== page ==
Caesars Entertainment's Future In Doubt: Parabolic Rise Provides An Excellent Opportunity To Exit

| About: Caesars Entertainment (CZR)

On Thursday, 7th February at 12.50pm ET, Caesars Entertainment (NASDAQ:CZR) was trading at $8.56, with a market capitalization of $1.07 billion.

On Friday, 8th February, CZR reached an intraday high of $14.25 and closed at $13.91. In less than two trading sessions, the stock gained over 66%. From the intraday lows of $7.12 reached on 29 and 30 January, the stock doubled - all in less than two weeks. At Friday's close, the company's market capitalization has ballooned to $1.743 billion.

What caused the spike in the CZR share price? Not much. As described by Seeking Alpha's Market Currents on Thursday, "Gaming companies with ties to New Jersey are on the move after Governor Chris Christie asks for revisions to a bill covering online gaming in the state."

Boyd Gaming (NYSE:BYD) and Zynga (NASDAQ:ZNGA) have also risen sharply since that announcement, however, not anywhere near as much as Caesars.

The debt market also suggests that the move in Caesars is overdone.

This page shows the various bonds issued by Caesars, and their worrying details.

Most issues are rated no higher than CCC, and many are trading at yields in the high teens. The most active bond, (CUSIP 413627BM1, 10% coupon due 15 December 2018), recently traded at 69.15, to yield 18.93%.

Despite the manic activity in Caesars' common stock on Thursday and Friday, CZR bonds only moved marginally higher. For example, the above December 2018 bond was at 65.50 before the online gaming announcement. Even after price rises on Thursday and Friday, the prices and yields of Caesars' junk bonds strongly suggest that the online gaming announcement will have little effect on Caesars' long-term solvency.

Balance sheet

Looking at the most recent 10-Q for Caesars, we can see the following:

(all figures in millions of dollars as at 30 September 2012)

Tangible Assets




Other intangibles


Total assets


Current liabilities


Long-term debt


Deferred credits and other


Deferred income taxes


Total liabilities


Non-controlling interest


Caesars stockholders' equity


Total equity


Click to enlarge

We can see clearly that Caesars is a highly leveraged company, with nearly $20 billion of debt, compared to only $114 million in equity (and only $33 million of this attributable to Caesars' shareholders). Furthermore, if we exclude goodwill and intangible assets, then the company has net tangible assets of about negative $7 billion!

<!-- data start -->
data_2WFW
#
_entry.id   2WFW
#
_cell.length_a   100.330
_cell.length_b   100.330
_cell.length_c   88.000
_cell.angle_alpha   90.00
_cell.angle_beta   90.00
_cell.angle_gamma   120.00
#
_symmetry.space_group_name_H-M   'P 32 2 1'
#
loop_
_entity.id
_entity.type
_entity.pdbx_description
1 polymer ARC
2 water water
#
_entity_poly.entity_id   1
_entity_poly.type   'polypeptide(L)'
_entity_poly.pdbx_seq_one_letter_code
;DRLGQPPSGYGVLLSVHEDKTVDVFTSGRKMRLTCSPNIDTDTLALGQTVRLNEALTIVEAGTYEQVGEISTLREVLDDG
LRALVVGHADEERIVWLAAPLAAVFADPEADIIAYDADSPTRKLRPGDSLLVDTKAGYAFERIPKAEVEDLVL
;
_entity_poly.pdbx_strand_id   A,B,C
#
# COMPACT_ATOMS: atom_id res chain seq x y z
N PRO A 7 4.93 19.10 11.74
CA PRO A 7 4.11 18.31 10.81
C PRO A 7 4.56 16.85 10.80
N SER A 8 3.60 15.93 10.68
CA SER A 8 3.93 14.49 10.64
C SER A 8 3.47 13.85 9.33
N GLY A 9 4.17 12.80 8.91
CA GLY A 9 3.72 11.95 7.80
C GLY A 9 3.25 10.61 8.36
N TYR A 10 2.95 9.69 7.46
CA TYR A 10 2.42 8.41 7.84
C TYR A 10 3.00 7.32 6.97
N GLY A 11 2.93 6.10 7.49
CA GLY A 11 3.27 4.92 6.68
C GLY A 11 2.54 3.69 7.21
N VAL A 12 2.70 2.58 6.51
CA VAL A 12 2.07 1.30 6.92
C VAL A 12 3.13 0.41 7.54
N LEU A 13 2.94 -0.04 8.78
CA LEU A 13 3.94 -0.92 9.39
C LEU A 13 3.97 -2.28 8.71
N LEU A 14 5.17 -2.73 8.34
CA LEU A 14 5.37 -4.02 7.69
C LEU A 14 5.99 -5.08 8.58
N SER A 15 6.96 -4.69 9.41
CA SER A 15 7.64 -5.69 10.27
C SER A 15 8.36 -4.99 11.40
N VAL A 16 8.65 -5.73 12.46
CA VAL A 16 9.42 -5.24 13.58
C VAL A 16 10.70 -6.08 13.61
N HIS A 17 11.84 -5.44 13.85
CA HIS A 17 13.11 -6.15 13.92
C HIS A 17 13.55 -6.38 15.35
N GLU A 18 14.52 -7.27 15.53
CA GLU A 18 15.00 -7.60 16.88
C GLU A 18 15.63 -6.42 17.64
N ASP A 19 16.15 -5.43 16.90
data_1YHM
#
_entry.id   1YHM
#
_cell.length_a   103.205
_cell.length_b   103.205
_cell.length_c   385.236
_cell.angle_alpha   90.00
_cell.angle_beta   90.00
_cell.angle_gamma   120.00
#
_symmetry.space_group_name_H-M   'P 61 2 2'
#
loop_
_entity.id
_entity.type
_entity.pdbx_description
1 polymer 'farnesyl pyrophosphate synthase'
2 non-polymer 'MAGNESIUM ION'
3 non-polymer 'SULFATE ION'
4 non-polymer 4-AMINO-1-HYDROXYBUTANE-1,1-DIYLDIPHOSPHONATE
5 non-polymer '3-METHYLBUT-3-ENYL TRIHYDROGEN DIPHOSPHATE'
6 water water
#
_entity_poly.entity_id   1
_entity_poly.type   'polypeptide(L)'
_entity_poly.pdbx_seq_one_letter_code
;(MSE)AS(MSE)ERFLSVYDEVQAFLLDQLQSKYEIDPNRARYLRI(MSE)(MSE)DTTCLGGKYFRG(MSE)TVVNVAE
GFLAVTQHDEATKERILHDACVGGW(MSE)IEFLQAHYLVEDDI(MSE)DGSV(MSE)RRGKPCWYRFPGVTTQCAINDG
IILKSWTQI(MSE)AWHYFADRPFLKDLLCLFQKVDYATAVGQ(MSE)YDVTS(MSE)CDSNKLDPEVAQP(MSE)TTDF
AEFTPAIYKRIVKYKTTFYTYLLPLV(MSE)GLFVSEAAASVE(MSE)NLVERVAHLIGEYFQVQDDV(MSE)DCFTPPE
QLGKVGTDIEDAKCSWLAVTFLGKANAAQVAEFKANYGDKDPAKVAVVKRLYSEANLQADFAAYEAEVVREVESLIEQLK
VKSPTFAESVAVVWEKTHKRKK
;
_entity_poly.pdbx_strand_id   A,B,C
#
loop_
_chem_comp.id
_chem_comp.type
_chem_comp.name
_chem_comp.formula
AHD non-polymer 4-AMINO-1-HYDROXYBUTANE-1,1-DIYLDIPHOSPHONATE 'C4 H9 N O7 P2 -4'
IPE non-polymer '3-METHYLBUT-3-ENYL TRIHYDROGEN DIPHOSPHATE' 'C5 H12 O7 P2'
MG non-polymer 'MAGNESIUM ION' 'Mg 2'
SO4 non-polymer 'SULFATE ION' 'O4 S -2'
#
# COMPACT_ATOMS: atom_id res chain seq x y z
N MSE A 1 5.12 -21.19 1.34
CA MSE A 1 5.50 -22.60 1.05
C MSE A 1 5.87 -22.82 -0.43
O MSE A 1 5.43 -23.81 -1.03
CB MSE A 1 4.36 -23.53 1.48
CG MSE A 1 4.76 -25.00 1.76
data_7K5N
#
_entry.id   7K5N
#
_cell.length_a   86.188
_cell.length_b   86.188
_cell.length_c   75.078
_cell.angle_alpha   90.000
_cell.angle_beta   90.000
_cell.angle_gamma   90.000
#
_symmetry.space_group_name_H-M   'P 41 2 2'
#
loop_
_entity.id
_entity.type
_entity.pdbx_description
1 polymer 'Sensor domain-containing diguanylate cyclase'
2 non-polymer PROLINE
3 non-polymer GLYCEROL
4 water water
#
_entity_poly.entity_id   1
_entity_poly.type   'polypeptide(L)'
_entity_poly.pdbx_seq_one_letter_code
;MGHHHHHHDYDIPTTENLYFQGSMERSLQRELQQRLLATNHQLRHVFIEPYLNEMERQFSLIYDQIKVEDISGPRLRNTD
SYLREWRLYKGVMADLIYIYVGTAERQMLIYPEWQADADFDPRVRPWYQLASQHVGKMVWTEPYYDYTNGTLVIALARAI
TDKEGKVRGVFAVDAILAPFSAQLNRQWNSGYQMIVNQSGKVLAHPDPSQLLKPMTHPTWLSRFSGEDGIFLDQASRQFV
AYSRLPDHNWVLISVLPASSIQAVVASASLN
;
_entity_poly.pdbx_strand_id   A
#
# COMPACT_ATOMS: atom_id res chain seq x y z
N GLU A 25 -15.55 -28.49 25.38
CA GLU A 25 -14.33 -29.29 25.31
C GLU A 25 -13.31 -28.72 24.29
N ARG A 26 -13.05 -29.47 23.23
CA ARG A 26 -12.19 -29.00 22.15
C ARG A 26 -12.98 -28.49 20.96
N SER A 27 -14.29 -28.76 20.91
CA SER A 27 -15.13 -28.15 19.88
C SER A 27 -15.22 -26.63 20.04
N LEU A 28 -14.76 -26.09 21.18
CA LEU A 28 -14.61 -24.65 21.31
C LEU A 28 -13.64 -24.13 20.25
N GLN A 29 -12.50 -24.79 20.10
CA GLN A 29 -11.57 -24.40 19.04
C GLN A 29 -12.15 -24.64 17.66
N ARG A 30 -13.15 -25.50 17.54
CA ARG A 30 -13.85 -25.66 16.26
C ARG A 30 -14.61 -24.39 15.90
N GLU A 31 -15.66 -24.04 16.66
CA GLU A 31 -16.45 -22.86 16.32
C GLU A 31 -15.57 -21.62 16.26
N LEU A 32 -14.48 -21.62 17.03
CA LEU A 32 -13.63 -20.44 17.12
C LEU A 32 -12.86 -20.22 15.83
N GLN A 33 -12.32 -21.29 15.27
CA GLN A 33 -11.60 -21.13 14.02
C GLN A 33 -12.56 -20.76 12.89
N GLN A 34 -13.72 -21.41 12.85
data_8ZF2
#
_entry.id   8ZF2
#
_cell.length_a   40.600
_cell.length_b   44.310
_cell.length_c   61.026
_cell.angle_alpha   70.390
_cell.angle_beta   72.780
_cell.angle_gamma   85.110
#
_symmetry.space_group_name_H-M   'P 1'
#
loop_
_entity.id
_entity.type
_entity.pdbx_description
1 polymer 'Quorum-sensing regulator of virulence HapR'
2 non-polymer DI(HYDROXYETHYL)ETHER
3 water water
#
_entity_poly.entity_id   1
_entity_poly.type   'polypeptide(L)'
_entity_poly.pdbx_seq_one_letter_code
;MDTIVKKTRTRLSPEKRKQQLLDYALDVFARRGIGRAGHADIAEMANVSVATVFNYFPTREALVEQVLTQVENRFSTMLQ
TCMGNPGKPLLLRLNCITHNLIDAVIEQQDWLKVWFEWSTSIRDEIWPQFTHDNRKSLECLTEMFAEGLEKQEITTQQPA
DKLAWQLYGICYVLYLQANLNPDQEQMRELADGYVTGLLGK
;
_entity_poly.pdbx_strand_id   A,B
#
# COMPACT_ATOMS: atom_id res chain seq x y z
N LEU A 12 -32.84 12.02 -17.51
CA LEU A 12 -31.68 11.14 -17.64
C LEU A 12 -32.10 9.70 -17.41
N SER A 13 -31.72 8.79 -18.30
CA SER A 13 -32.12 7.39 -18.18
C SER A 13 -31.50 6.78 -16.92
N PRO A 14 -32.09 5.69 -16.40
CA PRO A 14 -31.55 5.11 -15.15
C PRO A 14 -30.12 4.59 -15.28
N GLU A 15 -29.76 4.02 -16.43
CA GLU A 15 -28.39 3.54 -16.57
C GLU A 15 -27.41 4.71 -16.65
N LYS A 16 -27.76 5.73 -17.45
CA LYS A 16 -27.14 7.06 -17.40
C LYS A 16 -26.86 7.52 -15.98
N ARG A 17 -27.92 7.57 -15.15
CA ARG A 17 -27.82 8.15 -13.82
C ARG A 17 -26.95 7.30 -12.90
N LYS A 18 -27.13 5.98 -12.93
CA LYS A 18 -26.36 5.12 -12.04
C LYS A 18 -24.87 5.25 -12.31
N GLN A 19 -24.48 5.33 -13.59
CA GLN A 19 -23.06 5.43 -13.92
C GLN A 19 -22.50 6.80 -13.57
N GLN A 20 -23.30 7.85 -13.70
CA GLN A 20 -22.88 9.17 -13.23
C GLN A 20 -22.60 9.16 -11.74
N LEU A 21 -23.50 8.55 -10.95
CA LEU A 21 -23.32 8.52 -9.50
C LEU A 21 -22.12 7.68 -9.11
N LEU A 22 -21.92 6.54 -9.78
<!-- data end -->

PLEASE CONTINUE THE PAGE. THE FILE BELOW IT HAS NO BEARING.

Profit and loss

(all figures in millions of dollars for 9 months ending 30 September 2012)





Loss from operations


Interest expense


Other gains / income


Loss from continuing operations


Click to enlarge

Not only is Caesars a highly leveraged company, it is struggling to earn a profit from its operations, before considering the over $1.5 billion in interest expense it incurred in just the first 9 months of 2012.

Secondary offering of stock, and/or a chance for insiders to exit?

Occasionally biotech companies will soar by 50% or more in a day or two, just like the recent action in Caesars. Like many biotech companies, Caesars has a weak balance sheet, and is generating substantial losses each year. Like many biotech companies, this spike in the company's share price provides a great opportunity to sell additional stock at an unusually high level in order to reduce the company's debt burden and interest expense burden. One would not be surprised if Caesars took this opportunity to sell additional common stock, if the share price remains at these lofty levels in the coming days. On this topic, on 12 April 2012, the company filed a prospectus to sell up to 10 million shares from time to time.

Furthermore, the spike may provide a chance for insiders to sell some of their shares while the company's share price and trading volume remain high.


Caesars' long-term future is in doubt as evidenced by the high yields its bonds attract and the ratings assigned to these securities. This was true before the online gaming news released on Thursday and little has changed since then.

Caesars is making miniscule operating profits, but these are tiny compared to the massive interest expense it incurs on its near $20 billion in long-term debt.

Caesars' balance sheet is a good example of an overleveraged company that will most likely need to be restructured in the years to come, either as a friendly negotiation with bondholders or in bankruptcy court.

The negligible change in the price of Caesars' bonds on Friday confirms that the online gaming announcement will have little effect on the company's long-term viability, and suggests that the 66% price rise in the company's stock following the online gaming announcement is excessive.

Disclosure: I am short CZR. I wrote this article myself, and it expresses my own opinions. I am not receiving compensation for it (other than from Seeking Alpha). I have no business relationship with any company whose stock is mentioned in this article.

Additional disclosure: The author of this report is short CZR stock, short CZR call options and long Harrahs (CZR) bonds. The above commentary is provided for informational purposes only. This article does not take into account your personal circumstances, and as such, you should consider whether its content is relevant to your situation. Before buying or selling any security you should conduct your own research and analysis, and seek advice from an independent financial adviser.